You may know what an EQ is, but do you know how to adjust equalizer settings for the best possible sound? We go through the basics of the modern EQ and lay out some guidelines for how to achieve tip-top sound from your system.
Emerging Tech

A river of stars one billion years old flows across the southern sky

Astronomers have identified a river of stars flowing across our galaxy and covering most of the southern sky. The estimated 4000 stars that comprise the stream were born together and have been moving together for the last one billion years.
Emerging Tech

Ant-inspired walking robot navigates without GPS by using polarized light

What do you get if you cross Boston Dynamics and Ant-Man? You get Antbot, a robot from the French National Center for Scientific Research (CNRS) which uses ant-like navigation to move around without the aid of GPS.
Emerging Tech

InSight’s heat probe will dig 16 feet beneath the surface of Mars

New images from NASA's InSight mission to Mars have confirmed that the lander succeeded in setting the Heat Flow and Physical Properties Package instrument onto the surface, from where a self-hammering spike will burrow downwards.
Emerging Tech

White spots on Ceres are evidence of ancient ice volcanoes erupting

Scientists are pouring over data collected by NASA's Dawn mission to learn about the dwarf planet Ceres and the bright white spots observed at the bottom of impact craters. They believe that these spots are evidence of ice volcanoes.
Emerging Tech

NASA to launch SPHEREx mission to investigate the origins of our universe

NASA is launching an ambitious mission to map the entire sky to understand the origins of the universe. The Spectro-Photometer for the History of the Universe, Epoch of Reionization and Ices Explorer (SPHEREx) mission will launch in 2023.
Emerging Tech

Probes exploring Earth’s hazardous radiation belts enter final phase of life

The Van Allen probes have been exploring the radiation belts around Earth for seven years. Now the probes are moving into the final phase of their exploration, coming closer to Earth to gather more data before burning up in the atmosphere.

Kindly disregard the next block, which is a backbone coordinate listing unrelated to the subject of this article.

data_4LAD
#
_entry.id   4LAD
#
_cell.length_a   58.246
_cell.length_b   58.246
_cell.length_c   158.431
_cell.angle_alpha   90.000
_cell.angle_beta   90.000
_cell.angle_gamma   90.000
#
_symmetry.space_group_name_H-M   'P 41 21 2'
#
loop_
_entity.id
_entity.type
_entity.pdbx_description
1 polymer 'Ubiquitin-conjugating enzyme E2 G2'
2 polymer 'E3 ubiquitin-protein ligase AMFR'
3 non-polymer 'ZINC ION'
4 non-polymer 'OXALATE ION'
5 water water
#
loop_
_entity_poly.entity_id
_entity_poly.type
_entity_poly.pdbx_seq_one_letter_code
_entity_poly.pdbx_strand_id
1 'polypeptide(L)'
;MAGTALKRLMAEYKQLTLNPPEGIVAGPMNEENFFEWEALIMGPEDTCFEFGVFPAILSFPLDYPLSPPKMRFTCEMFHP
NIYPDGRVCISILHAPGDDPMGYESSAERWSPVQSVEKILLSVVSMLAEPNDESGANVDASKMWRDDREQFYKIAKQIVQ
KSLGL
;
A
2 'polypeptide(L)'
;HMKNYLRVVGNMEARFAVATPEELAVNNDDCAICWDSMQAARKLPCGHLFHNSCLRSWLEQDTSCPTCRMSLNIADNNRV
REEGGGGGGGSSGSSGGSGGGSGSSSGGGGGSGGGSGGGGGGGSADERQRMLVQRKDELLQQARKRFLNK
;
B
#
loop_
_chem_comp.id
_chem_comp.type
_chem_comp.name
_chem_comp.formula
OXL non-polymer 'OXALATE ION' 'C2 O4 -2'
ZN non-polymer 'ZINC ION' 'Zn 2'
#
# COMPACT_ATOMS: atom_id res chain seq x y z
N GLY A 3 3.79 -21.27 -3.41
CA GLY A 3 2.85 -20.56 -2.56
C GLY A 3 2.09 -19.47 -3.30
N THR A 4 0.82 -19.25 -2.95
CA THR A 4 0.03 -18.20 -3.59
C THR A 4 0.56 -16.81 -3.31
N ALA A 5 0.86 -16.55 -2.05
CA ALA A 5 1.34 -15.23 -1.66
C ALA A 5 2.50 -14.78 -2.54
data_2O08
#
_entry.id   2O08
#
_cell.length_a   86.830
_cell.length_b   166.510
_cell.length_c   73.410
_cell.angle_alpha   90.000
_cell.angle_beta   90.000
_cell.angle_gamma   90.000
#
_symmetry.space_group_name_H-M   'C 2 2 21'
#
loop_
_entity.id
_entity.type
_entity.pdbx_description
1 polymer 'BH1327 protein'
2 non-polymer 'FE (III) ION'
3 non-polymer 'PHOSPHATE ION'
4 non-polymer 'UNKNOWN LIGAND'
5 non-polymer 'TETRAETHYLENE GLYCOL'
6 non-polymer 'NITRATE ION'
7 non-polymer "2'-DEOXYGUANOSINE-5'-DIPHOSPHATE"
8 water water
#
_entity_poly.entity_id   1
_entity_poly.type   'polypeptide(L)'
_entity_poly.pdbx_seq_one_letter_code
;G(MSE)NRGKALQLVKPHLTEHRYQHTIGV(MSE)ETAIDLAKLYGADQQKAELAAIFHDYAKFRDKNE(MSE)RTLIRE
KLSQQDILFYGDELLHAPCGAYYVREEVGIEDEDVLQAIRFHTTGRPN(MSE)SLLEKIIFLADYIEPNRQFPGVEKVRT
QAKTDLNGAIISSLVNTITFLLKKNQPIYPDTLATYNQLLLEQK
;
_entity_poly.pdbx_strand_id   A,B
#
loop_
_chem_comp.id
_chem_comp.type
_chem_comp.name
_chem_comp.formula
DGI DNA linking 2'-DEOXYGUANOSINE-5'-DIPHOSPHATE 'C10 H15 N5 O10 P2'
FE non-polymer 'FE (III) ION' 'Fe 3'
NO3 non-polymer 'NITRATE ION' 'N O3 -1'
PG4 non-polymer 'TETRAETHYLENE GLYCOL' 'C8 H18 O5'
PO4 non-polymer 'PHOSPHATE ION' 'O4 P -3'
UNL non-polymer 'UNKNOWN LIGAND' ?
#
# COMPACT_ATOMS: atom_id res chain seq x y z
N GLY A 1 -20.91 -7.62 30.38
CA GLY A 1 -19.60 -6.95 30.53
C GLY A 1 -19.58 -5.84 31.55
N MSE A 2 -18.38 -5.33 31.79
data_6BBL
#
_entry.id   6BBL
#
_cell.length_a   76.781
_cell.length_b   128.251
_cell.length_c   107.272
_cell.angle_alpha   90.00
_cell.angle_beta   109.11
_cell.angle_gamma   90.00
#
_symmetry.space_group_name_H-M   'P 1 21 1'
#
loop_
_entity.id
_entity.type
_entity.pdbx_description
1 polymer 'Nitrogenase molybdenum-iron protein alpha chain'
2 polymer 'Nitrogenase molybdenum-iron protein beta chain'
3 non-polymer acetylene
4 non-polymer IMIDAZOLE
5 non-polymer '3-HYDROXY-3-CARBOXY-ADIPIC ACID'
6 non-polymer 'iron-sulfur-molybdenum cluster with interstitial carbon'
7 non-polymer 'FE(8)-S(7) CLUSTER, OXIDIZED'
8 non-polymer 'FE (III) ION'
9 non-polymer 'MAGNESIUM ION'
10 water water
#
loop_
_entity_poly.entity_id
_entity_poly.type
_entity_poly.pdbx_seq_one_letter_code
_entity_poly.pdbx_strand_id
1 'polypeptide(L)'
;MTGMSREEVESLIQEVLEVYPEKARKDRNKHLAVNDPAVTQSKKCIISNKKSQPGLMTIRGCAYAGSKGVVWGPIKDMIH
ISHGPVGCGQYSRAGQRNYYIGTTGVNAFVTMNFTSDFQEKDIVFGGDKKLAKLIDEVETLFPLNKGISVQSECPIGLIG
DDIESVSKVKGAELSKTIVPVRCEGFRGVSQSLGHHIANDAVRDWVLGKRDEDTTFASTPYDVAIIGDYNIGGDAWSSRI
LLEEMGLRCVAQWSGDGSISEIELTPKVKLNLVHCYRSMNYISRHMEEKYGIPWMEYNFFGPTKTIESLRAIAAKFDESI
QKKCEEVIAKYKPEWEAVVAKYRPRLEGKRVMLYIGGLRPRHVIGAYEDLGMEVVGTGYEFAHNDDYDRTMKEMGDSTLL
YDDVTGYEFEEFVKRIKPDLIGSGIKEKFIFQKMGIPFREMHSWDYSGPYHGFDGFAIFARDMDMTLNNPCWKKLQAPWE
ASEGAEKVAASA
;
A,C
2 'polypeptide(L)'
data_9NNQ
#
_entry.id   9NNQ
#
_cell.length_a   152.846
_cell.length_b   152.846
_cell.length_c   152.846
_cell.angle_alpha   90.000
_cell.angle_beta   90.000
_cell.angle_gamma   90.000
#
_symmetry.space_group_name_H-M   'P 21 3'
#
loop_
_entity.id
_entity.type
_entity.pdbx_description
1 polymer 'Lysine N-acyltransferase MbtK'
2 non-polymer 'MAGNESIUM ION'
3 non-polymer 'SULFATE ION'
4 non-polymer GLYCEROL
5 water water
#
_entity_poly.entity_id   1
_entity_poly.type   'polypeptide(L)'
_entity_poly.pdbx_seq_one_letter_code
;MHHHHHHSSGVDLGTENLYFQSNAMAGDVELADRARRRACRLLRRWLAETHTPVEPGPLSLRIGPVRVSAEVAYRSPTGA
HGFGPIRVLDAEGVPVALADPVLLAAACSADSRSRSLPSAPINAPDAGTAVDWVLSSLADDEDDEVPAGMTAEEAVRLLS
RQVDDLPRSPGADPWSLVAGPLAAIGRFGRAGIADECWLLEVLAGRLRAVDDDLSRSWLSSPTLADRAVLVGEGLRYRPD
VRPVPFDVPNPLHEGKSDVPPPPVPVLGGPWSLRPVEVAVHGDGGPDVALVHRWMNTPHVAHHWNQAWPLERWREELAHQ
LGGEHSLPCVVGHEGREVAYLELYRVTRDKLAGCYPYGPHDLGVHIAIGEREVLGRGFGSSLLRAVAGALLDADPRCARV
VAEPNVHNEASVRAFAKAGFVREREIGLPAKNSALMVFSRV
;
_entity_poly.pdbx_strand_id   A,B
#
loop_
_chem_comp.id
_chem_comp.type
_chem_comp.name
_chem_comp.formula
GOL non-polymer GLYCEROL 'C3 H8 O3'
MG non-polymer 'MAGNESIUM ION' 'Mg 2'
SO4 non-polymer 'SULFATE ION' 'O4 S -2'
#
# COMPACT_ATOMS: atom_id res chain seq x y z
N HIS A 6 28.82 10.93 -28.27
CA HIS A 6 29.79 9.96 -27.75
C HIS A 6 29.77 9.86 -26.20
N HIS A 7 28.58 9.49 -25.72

Emerging Tech

How can digital art created on obsolete platforms be preserved?

As the lines between art and technology continue to blur, digital art experiences become more commonplace. But these developments are raising an important question for art conservationists: How should digital artworks be preserved?
Emerging Tech

Statistician raises red flag about reliability of machine learning techniques

Machine learning is everywhere in science and technology. But how reliable are these techniques really? A statistician argues that questions of accuracy and reproducibility of machine learning have not been fully addressed.
Emerging Tech

Chandra X-ray telescope uncovers evidence of the universe’s missing matter

Where is all of the matter in the universe? NASA's Chandra telescope has uncovered evidence of hot gas strands in the vicinity of a quasar which could explain the missing third of matter which has puzzled astronomers for years.
Emerging Tech

Wish you could fly? You totally can with these top-of-the-line drones

In just the past few years, drones have transformed from a geeky hobbyist affair to a full-on cultural phenomenon. Here's a no-nonsense rundown of the best drones you can buy right now, no matter what kind of flying you plan to do.